Your rights under the Consumer Guarantees Act when you have a problem with a product or service you've paid for.
Consumer guarantees and your rights
The Consumer Guarantees Act (CGA) (external link) protects consumers by, among other things:
- making repairs, replacements or refunds part of law
- setting minimum standards that businesses have to meet.
Everyone from your garden store owner to your electrician has to meet their responsibilities under the CGA. This means that if you’ve a problem with a product or service, you can do something about it.
Who is a consumer?
A consumer is anyone who buys products or services for ordinary personal or household use (consumer products and services). It includes public bodies and businesses who are buying consumer products or services.
What businesses does the CGA apply to?
The CGA applies to anyone in trade such as:
- online traders
- finance companies
NOTE: The law now states that all online sellers who operate as traders must make it clear to potential buyers that they are traders. This includes when they sell through an intermediary website like Trade Me.
Consumer guarantees for products
The CGA gives you rights if the products you buy are faulty and do not meet any of the guarantees under the Act.
All consumer products must:
- be of acceptable quality (durable, safe, fit for purpose, free from defects, acceptable in look or finish)
- be fit for any particular purpose you have told the supplier
- match a description, sample or model shown to you
- have good legal title, eg be able to be sold and not have any security interests registered against them
- be a reasonable price if no price is set
- arrive on time (within a reasonable time if not agreed) and in good condition
- have spare parts and repair facilities available (manufacturer is responsible). This does not apply if you are told about limited availability before you buy.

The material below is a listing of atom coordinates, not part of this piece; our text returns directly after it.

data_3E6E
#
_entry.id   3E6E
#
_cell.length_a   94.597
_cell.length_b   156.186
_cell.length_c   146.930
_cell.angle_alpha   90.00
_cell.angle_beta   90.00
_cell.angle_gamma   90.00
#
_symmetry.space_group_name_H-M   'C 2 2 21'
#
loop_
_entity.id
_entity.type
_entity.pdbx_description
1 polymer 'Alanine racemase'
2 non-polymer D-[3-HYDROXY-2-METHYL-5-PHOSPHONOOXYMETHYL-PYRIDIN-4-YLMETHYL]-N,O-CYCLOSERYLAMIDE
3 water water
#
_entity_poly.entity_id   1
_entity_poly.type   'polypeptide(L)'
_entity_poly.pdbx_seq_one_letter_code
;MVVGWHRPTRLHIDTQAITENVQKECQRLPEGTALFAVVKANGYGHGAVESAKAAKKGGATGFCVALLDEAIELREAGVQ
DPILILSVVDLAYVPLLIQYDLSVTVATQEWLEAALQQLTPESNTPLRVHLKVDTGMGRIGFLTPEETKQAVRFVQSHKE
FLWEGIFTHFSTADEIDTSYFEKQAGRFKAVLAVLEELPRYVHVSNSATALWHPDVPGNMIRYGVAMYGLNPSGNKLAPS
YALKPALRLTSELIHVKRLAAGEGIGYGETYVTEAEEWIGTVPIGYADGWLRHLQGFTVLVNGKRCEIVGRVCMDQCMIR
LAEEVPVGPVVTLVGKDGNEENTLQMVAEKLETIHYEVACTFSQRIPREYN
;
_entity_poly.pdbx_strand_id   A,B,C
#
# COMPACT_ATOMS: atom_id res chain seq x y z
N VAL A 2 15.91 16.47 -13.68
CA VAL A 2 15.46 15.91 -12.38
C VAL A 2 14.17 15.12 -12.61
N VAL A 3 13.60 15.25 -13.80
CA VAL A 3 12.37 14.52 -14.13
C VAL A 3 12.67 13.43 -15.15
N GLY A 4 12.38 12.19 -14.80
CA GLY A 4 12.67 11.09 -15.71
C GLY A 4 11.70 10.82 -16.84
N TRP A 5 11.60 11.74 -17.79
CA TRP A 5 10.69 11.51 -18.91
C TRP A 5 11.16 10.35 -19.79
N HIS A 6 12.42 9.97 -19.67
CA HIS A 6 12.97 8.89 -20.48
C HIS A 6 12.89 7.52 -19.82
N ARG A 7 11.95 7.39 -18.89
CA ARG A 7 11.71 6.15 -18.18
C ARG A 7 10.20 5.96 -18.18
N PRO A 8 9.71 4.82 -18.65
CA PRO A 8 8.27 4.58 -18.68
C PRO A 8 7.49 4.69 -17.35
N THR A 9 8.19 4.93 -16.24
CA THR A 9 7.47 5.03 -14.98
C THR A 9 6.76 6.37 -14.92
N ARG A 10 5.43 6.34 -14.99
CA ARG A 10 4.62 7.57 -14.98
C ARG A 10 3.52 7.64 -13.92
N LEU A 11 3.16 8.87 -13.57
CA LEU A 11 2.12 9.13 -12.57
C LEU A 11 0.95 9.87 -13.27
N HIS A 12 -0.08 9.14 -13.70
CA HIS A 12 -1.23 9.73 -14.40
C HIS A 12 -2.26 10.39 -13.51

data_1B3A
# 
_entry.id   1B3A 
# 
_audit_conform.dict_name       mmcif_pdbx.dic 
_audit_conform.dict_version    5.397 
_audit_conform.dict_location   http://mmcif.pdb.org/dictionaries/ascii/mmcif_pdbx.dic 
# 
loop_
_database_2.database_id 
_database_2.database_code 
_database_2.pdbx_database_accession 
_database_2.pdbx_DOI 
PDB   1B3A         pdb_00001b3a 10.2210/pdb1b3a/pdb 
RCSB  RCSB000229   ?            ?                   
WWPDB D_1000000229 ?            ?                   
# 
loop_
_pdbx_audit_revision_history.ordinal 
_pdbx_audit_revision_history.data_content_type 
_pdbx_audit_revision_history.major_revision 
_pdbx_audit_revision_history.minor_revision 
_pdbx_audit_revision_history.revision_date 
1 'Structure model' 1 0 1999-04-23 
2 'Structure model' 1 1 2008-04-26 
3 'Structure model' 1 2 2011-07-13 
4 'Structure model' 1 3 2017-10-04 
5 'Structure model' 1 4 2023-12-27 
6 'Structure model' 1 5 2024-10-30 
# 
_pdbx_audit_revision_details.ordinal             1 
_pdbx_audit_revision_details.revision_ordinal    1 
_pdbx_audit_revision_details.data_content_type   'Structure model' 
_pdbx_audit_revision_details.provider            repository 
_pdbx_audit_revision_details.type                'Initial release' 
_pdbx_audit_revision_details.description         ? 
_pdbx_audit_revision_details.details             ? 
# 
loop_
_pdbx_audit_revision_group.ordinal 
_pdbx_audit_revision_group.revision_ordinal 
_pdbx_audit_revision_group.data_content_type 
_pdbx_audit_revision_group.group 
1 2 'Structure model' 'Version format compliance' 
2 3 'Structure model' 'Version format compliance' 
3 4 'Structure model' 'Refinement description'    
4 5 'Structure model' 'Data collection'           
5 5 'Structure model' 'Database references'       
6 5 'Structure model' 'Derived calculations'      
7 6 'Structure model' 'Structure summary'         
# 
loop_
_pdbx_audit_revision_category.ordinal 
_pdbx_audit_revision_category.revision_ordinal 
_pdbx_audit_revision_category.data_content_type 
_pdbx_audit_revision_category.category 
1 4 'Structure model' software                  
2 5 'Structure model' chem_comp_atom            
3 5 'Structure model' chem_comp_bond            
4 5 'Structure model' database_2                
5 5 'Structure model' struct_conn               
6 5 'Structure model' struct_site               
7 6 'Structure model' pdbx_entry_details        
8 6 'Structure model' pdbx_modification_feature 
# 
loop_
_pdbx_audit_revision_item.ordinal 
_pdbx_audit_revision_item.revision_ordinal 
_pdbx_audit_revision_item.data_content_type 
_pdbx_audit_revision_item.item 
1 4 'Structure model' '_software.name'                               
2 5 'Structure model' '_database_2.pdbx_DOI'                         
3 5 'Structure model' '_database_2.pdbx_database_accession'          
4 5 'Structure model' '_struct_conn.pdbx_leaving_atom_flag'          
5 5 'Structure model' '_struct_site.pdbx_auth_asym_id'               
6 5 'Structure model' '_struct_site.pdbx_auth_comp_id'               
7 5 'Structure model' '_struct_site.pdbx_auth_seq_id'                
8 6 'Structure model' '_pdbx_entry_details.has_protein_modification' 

> Read more about Consumer Guarantees for products
Consumer guarantees for services
The CGA gives you rights if the services you purchase or procure do not meet any of the guarantees under the Act.
All consumer services must be:
- carried out with reasonable care and skill
- fit for any particular purpose that you’ve told the service provider about
- carried out within a reasonable time if you haven’t agreed the time for completing the work
- charged for at a reasonable price if you haven’t agreed a price for the work.
> Read more about Consumer Guarantees for services
Consumer guarantees for gas and electricity services
Under the Consumer Guarantees Act (CGA), consumers have a guarantee of acceptable quality for the supply of electricity and reticulated gas only (piped gas supplied by a retailer). This guarantee applies instead of the general CGA guarantees that apply to products and services.
> Read more about Consumer Guarantees for gas and electricity services
When the CGA doesn't apply
Consumer guarantees do not apply if you:
- are buying products or services privately
- are buying commercial products or services
- are buying products for resale, resupply or use in a manufacturing process (business purpose)
- both parties are in business and have a written agreement to contract out of the CGA specifically
- got what you asked for but simply changed your mind
- misused or altered a product in any way that caused the problem, eg not following manufacturer’s instructions for use
- if you disposed of, lost, destroyed or damaged products after delivery
- knew of or were made aware of the faults before you bought the product
- asked for a service to be done in a certain way against the advice of the business or were unclear about what you wanted
- took an unreasonable time to reject the products
- relied on anyone else's advice or conduct that caused the problem other than the service provider or their agent
- experienced a service problem that was outside of the service provider’s control, eg. the Christchurch earthquake.
Contracting out of the CGA
A retailer or supplier can’t state the CGA does not apply (contracting out of their obligations). The only exception to this is where products or services are acquired for a business purpose and:
- you as the buyer and the seller are in trade and agree to this
- the agreement is in writing
- it is fair and reasonable to do so.
A manufacturer can, however, contract out of the spare parts and repair facilities guarantee as long as consumers are told this in writing before they buy the products.
A business who tries to contract out of the Act in any other circumstances commits an offence under the Fair Trading Act
Read the Commerce Commission's factsheet on misleading consumers about their rights (external link) .
If you are unable to resolve your issue directly with the retailer, manufacturer or service provider, our Resolve It tool has information to help you take the next steps.
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